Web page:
New Zealand’s Holocaust Centre strongly supports the concept of free speech, but works to make young people question what they read online and be aware of the dangers of false news.
On the occasion of its tenth anniversary, the Centre has come out with a strong public statement on these topical issues.
Holocaust deniers and falsifiers have no barriers to publishing false news through the internet and other digital media, the Centre said in a statement.
“We aim to teach young people to go back to the source material that we can provide through survivor testimonies and links with databases, such as the one collected from the concentration and death camps by the International Red Cross.
“The 30 million records housed at Bad Arolsen in Germany, and now available online, are indisputable evidence recorded by the Nazi perpetrators themselves.”
In its ten years the Holocaust Centre of New Zealand has provided programmes for over 15,700 visitors, most of them school groups.
A feature of these programmes is to make people, and especially the young, aware of the reality of what happens when hate speech turns into hate actions, through the history of the world’s largest ever state-sponsored genocide.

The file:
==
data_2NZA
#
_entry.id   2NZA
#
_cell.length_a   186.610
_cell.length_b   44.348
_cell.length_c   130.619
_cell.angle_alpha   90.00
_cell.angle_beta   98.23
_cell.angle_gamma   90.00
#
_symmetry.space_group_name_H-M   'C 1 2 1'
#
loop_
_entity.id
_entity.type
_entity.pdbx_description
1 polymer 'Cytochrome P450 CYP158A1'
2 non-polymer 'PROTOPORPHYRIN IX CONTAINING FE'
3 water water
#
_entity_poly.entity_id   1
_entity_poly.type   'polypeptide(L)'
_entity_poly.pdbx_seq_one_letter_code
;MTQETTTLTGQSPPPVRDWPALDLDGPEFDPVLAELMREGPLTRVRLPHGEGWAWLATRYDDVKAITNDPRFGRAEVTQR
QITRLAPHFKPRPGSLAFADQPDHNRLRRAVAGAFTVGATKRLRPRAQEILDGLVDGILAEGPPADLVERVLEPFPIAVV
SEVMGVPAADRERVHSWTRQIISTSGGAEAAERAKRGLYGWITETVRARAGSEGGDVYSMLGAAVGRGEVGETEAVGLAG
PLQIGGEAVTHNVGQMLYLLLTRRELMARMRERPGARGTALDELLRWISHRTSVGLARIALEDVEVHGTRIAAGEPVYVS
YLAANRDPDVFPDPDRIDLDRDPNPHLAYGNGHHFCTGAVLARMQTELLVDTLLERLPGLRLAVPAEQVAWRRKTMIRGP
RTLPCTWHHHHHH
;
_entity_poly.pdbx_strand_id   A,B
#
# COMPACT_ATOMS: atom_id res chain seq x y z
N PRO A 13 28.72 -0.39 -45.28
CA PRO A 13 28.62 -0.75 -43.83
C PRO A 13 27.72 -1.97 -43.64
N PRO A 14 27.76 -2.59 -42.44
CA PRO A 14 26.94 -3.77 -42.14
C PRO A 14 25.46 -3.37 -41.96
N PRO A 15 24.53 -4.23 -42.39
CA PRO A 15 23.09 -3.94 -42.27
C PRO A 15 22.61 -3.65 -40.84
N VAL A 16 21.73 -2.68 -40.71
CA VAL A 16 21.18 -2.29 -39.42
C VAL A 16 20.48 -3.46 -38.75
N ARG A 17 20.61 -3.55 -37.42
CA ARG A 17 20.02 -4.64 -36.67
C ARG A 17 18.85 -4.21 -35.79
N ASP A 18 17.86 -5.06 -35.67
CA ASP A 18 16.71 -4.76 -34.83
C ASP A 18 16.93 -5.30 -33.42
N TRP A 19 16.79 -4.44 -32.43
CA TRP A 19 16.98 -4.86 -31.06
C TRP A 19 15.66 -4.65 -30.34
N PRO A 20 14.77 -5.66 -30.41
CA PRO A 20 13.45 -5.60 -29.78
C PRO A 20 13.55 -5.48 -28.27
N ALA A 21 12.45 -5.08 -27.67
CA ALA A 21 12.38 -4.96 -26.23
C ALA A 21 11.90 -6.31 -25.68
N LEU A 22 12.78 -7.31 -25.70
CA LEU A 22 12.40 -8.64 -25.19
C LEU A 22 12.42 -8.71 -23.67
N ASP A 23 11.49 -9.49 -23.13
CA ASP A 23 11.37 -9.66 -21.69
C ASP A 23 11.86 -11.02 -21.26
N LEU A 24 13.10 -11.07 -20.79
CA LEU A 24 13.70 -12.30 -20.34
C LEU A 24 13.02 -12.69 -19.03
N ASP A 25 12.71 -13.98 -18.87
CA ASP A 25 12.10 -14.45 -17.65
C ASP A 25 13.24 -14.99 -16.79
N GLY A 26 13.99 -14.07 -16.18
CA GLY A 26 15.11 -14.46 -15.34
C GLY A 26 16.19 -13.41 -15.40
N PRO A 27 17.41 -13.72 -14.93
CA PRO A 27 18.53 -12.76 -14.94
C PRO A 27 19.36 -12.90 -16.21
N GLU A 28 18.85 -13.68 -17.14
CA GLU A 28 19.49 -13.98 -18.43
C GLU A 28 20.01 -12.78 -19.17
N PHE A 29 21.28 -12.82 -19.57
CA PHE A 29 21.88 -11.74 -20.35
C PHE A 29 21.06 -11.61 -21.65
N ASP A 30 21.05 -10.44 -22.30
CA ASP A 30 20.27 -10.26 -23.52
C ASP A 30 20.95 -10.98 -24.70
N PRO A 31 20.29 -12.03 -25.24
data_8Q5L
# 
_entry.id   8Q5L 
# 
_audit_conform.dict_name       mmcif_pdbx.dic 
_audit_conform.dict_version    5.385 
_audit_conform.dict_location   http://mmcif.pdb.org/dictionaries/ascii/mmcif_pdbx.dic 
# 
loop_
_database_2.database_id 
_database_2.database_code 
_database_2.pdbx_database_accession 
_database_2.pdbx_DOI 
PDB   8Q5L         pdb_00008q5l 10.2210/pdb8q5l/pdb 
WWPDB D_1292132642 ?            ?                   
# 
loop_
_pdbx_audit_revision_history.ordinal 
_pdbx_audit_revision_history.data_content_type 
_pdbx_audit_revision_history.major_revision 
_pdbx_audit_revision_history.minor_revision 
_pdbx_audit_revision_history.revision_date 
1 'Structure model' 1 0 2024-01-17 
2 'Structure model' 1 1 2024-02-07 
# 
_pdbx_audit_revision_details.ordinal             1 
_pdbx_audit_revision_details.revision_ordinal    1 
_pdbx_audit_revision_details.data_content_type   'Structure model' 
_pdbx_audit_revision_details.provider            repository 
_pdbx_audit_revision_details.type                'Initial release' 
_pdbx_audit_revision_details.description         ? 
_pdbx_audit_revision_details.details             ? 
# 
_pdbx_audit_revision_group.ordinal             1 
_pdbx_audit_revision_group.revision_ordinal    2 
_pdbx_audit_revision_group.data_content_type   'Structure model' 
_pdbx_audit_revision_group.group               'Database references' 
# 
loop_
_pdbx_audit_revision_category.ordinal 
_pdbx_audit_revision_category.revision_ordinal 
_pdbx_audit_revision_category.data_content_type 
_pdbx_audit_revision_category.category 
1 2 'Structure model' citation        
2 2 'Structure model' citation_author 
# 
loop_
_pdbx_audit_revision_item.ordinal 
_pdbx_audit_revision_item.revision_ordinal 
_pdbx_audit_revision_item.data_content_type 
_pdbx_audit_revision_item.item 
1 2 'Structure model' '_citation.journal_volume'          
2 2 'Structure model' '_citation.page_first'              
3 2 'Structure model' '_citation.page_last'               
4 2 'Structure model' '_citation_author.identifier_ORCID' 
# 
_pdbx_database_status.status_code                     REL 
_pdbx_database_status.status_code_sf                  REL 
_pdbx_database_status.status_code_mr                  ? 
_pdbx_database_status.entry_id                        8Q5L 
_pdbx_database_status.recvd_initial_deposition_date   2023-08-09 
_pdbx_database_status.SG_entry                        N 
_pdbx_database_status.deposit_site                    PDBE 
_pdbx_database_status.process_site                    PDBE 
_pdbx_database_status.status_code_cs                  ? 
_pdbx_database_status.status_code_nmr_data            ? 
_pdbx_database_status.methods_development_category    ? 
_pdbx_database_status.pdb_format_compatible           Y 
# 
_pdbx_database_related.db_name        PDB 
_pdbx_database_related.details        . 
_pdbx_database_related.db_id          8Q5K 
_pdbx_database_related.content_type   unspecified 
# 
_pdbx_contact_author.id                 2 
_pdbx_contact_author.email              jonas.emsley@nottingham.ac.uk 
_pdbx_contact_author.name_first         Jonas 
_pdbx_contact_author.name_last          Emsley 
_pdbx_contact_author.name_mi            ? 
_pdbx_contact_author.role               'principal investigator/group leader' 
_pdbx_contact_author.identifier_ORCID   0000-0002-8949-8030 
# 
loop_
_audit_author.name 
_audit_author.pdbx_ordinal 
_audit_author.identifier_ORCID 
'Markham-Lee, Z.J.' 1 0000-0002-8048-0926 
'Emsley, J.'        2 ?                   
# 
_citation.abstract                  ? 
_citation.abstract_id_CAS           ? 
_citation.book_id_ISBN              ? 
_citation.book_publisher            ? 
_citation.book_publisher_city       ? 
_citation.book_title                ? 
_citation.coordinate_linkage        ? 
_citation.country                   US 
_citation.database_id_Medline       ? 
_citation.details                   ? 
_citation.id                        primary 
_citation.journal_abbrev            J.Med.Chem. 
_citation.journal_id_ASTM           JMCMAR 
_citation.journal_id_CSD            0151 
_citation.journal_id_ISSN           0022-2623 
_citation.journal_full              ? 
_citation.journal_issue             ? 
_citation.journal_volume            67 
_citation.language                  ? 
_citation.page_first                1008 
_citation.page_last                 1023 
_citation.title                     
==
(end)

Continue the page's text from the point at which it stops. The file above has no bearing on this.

This supports the Centre’s aim which is to empower individuals to stand against prejudice and apathy.
“We teach about the Holocaust from a New Zealand perspective, through the lives of the survivors and refugees from Nazi-dominated Europe who came to our country and made new lives here,” the Centre said.
Steven Sedley*, the Centre’s founding Chairman, survived the final days of the Holocaust in the Budapest ghetto, as a ten year old boy.
For him, the broad interest by the general public in the commemoration of the liberation of Auschwitz in 2005 brought home the realization that the Holocaust touched the lives of a great many New Zealanders.
“All those who had been murdered need to be remembered, and the stories of survivors who settled in New Zealand had to be recorded and preserved,” he said.
“The Holocaust was the great tragedy of Western civilization and the lessons about prejudice, bigotry, and the perversion of human rights that made it possible had to be disseminated.”
More recently, Steven has instigated an adult education programme, in conjunction with Victoria University.
The forthcoming six week interdisciplinary programme will explore various aspects of the Holocaust and its impact on New Zealand. It will be held in Wellington, at the Holocaust Centre, from 7 May to 11 June.